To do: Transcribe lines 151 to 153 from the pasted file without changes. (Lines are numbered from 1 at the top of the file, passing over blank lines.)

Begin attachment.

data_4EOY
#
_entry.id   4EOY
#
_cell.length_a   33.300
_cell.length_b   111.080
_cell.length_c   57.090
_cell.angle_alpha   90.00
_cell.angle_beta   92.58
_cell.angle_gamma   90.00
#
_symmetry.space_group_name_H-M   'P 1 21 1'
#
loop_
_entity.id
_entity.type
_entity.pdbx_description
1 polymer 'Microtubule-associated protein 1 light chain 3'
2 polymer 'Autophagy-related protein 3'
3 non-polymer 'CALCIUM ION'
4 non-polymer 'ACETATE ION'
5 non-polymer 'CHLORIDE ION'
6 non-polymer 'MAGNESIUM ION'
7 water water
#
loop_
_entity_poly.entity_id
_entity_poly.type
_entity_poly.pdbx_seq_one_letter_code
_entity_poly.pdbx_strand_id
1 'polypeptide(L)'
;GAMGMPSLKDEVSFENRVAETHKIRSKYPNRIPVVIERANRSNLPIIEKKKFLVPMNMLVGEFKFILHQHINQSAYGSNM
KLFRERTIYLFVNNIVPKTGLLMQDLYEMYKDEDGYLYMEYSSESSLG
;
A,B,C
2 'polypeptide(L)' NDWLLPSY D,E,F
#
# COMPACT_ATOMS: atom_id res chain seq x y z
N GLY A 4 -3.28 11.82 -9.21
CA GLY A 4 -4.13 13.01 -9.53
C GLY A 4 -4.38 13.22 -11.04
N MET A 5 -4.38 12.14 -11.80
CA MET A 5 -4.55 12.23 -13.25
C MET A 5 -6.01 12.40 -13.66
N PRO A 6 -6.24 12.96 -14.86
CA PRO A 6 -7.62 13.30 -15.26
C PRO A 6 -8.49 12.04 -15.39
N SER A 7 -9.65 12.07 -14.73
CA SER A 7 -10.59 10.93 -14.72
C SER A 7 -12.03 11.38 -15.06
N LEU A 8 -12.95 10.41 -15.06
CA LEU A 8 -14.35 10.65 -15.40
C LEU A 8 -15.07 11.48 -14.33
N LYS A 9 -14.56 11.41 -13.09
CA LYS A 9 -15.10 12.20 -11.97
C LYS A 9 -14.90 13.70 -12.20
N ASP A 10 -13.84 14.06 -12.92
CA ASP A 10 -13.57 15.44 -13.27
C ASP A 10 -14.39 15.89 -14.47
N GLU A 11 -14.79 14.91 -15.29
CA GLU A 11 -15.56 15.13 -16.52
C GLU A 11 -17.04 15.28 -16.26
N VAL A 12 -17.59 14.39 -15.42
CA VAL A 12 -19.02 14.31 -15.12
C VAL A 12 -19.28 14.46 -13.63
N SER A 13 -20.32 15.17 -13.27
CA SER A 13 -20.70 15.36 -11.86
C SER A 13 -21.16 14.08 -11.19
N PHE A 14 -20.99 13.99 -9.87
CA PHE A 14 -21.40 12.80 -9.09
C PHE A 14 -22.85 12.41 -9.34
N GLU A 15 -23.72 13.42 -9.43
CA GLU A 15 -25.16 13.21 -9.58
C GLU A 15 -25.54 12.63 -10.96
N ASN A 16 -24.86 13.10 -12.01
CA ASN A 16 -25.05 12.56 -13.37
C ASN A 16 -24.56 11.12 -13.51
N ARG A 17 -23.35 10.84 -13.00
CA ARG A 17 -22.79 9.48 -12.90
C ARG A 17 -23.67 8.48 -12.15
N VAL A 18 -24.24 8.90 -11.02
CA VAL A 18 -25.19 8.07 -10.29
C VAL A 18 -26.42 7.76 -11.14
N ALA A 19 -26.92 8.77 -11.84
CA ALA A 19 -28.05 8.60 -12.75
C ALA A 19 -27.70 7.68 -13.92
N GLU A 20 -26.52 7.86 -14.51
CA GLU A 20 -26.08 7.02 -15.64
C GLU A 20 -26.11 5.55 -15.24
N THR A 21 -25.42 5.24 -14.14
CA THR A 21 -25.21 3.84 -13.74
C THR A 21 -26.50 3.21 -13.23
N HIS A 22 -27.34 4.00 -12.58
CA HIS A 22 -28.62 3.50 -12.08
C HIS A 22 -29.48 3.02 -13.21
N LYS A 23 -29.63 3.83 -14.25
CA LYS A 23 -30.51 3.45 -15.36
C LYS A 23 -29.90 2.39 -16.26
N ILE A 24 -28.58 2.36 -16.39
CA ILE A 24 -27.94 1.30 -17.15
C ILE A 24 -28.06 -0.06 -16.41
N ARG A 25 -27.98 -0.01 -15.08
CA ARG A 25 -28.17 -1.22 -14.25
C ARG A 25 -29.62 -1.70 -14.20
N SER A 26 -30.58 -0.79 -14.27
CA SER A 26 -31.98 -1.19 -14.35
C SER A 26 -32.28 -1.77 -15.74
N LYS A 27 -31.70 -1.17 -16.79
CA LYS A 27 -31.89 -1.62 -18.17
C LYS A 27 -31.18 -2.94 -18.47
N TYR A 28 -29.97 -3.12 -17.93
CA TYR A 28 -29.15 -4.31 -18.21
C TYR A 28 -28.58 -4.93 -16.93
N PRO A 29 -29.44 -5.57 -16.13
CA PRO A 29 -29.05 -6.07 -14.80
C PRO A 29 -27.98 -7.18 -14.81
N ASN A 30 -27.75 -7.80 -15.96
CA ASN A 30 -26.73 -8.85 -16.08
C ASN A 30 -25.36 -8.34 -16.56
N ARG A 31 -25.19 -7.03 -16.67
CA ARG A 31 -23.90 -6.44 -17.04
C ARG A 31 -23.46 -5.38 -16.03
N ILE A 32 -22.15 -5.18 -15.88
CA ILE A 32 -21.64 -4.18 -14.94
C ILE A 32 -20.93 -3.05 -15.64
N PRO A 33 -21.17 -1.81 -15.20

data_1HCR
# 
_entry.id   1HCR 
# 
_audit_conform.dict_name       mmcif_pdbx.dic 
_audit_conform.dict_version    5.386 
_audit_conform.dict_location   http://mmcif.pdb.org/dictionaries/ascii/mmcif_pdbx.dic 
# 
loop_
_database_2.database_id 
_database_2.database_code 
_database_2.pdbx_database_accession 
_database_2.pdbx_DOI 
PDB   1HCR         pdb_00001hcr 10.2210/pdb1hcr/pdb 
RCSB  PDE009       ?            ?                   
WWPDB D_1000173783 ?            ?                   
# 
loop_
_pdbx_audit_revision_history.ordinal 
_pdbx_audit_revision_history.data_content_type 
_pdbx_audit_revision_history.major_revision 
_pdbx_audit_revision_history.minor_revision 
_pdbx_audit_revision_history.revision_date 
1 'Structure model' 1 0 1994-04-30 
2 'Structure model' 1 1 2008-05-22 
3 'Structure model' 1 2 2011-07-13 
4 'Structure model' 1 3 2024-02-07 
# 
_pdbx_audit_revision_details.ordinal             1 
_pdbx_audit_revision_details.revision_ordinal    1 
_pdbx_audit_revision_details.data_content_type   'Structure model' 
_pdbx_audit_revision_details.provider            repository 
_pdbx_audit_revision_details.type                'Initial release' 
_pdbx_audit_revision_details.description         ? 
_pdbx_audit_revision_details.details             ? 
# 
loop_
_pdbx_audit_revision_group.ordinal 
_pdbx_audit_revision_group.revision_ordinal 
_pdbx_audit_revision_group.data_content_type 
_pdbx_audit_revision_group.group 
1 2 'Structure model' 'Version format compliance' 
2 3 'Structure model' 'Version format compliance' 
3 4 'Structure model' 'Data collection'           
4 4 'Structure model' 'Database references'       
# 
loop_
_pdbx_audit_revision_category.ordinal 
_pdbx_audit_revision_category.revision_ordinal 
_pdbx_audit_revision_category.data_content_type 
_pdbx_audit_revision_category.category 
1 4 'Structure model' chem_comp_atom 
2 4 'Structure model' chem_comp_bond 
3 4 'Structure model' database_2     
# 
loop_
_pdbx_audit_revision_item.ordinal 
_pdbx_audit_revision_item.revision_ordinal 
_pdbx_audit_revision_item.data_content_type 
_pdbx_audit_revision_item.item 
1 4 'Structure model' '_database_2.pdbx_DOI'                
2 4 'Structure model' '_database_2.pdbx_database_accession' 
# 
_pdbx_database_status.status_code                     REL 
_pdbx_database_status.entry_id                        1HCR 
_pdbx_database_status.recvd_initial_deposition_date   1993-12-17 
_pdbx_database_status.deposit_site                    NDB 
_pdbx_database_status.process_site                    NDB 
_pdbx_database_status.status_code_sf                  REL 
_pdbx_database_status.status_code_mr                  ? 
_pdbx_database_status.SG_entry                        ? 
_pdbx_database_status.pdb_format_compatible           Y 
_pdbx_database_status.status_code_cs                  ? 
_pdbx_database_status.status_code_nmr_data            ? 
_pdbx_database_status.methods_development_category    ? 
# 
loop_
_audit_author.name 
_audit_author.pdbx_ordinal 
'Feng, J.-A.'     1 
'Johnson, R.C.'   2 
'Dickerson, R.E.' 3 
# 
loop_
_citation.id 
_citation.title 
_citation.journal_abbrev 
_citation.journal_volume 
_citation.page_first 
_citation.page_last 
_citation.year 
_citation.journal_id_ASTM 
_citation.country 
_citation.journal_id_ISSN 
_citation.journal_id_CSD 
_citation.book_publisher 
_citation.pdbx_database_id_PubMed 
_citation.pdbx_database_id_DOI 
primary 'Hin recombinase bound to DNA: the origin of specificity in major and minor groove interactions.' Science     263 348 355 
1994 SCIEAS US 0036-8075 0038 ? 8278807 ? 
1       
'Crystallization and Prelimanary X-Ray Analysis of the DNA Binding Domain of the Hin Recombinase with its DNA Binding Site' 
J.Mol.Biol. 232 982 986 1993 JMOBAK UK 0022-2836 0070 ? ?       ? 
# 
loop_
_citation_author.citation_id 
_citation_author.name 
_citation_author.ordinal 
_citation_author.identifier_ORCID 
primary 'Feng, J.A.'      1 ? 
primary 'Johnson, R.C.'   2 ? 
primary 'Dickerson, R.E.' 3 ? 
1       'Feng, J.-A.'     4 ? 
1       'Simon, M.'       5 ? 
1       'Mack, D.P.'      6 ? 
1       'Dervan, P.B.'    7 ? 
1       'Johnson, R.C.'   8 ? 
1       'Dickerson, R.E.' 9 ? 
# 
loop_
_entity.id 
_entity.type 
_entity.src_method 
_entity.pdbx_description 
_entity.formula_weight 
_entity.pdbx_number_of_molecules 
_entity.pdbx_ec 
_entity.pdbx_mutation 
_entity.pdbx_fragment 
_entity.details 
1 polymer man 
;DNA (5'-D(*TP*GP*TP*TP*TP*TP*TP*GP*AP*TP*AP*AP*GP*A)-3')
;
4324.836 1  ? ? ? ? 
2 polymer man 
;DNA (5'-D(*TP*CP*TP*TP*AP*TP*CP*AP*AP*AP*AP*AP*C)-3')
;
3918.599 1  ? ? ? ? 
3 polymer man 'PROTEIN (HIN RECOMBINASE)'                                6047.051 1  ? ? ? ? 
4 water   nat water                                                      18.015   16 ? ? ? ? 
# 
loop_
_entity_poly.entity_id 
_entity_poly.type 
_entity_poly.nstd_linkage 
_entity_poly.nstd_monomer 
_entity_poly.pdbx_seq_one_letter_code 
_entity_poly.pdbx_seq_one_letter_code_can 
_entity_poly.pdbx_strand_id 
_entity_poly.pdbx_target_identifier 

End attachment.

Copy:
2 'Structure model' 1 1 2008-05-22 
3 'Structure model' 1 2 2011-07-13 
4 'Structure model' 1 3 2024-02-07 